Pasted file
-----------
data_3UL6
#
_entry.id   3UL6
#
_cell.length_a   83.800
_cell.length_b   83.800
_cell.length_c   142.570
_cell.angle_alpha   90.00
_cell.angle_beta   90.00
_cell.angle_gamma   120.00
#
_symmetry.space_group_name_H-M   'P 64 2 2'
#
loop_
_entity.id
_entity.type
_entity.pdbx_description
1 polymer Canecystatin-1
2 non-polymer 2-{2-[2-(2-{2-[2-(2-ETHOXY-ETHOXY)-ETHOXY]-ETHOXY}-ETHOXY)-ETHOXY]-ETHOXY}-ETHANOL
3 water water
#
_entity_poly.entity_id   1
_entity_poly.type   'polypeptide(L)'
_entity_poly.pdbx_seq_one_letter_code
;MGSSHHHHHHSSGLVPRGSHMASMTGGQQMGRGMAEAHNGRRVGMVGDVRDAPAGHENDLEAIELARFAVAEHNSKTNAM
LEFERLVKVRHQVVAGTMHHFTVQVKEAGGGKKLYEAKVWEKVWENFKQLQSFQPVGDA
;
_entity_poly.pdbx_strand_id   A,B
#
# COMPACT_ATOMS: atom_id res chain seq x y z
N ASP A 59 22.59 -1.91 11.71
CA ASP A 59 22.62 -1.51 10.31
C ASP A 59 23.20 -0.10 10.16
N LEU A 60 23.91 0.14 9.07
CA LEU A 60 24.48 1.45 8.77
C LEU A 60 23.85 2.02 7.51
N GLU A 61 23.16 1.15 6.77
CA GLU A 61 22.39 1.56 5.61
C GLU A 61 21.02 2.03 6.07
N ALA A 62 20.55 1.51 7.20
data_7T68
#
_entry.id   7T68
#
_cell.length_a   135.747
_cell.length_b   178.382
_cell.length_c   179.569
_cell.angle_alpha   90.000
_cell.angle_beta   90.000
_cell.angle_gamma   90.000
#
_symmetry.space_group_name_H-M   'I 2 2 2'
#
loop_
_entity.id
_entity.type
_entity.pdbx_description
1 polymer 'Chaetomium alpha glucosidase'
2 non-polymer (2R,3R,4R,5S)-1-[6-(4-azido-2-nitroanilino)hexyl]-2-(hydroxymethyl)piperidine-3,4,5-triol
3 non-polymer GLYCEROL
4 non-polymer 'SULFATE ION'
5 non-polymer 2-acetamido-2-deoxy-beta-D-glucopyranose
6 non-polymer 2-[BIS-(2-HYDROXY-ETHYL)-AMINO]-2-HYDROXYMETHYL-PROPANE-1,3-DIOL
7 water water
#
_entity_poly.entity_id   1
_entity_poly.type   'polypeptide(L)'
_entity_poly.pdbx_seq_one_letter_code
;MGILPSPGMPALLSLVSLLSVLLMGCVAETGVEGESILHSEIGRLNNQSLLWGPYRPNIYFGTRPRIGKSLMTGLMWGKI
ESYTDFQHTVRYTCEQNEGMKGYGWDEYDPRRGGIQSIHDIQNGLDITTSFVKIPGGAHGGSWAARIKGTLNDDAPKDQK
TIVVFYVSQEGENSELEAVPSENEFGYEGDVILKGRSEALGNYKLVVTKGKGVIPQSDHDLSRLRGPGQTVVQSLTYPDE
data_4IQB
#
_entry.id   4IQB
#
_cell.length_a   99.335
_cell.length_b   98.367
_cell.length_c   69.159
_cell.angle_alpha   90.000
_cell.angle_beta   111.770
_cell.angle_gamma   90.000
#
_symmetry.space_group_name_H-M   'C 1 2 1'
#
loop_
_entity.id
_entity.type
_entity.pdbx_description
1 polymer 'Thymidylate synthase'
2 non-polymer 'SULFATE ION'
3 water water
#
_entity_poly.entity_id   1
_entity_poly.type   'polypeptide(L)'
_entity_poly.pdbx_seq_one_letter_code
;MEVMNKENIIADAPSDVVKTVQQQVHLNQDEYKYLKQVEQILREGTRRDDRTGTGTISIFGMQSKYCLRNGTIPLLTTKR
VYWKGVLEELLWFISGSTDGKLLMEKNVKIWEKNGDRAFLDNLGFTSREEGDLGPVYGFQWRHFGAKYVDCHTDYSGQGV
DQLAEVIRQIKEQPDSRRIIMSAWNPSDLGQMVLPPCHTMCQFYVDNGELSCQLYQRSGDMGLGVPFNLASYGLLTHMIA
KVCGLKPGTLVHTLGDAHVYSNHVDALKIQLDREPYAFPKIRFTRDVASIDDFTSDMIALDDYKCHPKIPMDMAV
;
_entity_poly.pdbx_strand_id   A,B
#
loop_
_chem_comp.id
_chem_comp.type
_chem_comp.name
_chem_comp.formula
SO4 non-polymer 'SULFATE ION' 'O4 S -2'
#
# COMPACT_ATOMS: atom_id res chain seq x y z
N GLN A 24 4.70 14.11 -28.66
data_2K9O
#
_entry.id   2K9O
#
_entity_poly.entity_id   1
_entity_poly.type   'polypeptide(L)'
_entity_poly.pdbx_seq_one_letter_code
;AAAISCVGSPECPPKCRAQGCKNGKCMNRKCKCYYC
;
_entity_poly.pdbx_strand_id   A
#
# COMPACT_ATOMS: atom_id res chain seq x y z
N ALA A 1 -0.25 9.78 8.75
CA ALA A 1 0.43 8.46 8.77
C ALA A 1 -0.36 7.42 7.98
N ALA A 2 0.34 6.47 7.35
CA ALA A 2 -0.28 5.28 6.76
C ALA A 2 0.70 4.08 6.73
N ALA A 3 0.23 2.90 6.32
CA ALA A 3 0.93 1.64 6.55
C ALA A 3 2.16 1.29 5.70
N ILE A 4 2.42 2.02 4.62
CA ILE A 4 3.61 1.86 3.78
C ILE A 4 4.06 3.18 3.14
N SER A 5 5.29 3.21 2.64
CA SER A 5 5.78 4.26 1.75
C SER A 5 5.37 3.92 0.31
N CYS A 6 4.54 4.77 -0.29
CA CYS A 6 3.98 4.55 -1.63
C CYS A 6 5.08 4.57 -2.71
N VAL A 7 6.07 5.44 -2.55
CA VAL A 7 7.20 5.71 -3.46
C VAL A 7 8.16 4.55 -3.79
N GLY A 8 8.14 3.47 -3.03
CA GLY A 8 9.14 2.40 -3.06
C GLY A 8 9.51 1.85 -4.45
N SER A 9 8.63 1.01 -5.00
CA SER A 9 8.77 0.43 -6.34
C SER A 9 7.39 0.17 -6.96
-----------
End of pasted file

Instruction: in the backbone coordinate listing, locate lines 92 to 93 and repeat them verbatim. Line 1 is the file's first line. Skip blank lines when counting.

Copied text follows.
#
_entity_poly.entity_id   1